Climate Resilience

STRATEGIC PROGRAMMES

Climate Resilience

 

 

CARICOM Member States have committed to the United Nation’s Sustainable Development Goals (SDGs) to guide their continued progress. SDG 13 calls on all nations to take urgent action to combat climate change and its impacts. This is an especially critical goal for the Caribbean, given:

  • the extreme exposure of the Caribbean to climate hazards (particularly storms, sea level rise, terrestrial and marine temperature increases, and droughts);
  • the dependence of Caribbean economies on environmental services that are prone to climate hazard disruption, particularly in the agriculture and tourism sectors;
  • the economic fragility of the small island states of the Caribbean; and
  • the traumatic recent experiences of dislocation in wake of hurricane disasters experienced by Antigua and Barbuda, the Bahamas, the Commonwealth of Dominica, Haiti, and other places.

Given these realities, Caribbean nations have been integrating climate change measures into national policies, strategies and planning, with the goal of strengthening resilience and adaptive capacity to climate-related hazards and natural disasters in all countries. Despite the miniscule carbon footprint of most Caribbean countries, there have been concrete steps towards emissions reduction as well. Given the renewable energy resources in the region and the over-reliance to date on aging and expensive operation of fossil fuel generators, it is likely that this sustainable energy transition can generate significant economic benefits. Adaptation and mitigation goals can be met in mutually reinforcing ways.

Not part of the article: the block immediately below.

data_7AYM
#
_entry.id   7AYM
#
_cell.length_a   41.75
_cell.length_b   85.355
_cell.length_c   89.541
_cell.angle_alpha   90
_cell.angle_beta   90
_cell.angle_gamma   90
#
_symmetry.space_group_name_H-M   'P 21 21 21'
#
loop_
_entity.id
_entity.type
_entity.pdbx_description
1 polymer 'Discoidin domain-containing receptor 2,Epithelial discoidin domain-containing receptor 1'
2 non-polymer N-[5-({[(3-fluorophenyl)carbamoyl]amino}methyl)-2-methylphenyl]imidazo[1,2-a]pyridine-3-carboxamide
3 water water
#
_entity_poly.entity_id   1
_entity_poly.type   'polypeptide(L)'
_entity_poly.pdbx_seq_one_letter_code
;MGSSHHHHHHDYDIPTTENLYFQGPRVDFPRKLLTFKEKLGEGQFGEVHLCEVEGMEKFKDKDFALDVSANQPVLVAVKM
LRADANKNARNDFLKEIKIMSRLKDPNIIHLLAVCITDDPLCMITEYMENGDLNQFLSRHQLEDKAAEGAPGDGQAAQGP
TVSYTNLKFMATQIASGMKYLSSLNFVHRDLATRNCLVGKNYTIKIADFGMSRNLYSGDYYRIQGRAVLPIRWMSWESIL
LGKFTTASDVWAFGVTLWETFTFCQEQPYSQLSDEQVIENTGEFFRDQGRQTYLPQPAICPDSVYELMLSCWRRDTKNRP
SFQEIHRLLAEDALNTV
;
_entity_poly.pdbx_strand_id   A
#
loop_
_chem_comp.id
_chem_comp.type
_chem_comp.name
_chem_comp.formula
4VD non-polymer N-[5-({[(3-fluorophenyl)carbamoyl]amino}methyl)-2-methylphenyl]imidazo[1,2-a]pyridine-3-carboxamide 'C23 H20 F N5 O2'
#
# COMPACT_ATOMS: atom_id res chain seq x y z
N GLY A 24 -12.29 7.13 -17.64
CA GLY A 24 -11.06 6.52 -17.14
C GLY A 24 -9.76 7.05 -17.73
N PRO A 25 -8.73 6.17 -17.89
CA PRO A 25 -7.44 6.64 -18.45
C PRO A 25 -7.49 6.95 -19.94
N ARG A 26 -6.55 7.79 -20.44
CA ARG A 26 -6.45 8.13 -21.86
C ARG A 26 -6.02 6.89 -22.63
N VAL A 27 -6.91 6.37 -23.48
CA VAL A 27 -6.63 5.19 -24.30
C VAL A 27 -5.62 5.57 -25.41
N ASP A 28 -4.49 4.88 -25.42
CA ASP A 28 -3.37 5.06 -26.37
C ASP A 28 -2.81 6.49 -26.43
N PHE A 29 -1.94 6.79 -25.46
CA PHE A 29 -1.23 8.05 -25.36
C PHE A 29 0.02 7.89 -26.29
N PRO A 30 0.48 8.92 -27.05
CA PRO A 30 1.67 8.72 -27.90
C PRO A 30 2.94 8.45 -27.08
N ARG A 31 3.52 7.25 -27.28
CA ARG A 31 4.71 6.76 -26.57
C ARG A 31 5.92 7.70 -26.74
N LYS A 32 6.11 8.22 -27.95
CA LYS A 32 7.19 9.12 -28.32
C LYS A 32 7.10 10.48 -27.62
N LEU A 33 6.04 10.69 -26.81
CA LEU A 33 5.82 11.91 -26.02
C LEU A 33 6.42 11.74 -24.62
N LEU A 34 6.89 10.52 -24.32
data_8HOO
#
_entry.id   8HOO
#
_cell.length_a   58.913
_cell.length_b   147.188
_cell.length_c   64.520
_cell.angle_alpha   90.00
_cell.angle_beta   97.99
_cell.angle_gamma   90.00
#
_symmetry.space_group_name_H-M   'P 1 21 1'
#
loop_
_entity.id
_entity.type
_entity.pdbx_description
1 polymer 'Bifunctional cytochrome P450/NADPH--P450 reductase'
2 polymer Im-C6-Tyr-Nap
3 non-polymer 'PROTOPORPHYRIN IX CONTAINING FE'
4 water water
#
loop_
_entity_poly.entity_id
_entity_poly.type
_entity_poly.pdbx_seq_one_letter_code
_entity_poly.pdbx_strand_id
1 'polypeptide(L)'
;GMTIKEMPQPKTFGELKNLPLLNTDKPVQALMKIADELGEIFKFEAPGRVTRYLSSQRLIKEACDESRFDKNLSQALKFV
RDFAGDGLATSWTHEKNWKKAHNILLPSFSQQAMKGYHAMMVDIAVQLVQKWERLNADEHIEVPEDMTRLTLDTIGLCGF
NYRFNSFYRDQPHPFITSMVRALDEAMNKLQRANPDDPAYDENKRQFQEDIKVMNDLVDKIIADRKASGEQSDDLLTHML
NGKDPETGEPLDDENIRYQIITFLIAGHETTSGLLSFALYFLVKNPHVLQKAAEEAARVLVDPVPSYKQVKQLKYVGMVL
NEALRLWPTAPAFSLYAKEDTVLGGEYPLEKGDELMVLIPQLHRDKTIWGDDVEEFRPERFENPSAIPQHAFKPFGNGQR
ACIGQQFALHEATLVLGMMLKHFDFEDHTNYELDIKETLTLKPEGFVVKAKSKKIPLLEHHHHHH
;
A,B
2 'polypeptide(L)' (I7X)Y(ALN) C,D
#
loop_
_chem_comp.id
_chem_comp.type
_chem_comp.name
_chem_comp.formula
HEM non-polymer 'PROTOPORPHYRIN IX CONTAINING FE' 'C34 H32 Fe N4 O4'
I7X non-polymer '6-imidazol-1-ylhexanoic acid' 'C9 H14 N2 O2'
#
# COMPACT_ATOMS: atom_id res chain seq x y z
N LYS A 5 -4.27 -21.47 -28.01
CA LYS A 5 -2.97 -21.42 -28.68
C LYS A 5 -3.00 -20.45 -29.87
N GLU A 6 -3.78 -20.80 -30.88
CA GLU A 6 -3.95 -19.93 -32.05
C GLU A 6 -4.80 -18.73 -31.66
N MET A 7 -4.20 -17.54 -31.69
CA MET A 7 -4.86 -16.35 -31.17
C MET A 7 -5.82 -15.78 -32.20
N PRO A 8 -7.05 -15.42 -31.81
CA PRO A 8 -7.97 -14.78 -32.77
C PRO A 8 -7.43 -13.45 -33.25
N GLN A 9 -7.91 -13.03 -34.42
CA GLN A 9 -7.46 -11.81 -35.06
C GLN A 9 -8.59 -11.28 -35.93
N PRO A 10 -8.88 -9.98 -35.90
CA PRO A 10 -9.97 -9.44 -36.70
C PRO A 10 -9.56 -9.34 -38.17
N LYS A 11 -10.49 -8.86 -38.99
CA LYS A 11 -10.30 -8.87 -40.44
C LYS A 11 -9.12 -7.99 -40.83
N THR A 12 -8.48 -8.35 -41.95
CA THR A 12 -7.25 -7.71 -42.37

Focusing on the energy sector, the CCREEE has been working with Member States to build resilience in the electricity sector through the development of Integrated Resource and Resilience Plans (IRRPs). This planning approach iterates on the traditional integrated resource planning process that electricity sector utilities regularly undergo by integrating analyses of climate vulnerability. This process will help to raise the human and institutional capacity for systems modelling and planning in governments and utilities, which will enable them to reduce the impact of climate events on electricity systems at the national level. The IRRP process would also output a pipeline of necessary investments, the realisation of which would be supported by CCREEE’s Project Preparation Facility (PPF). The human capacity development that must undergird all resilience building will be supported by CCREEE’s CARICOM Energy Knowledge Hub (CEKH).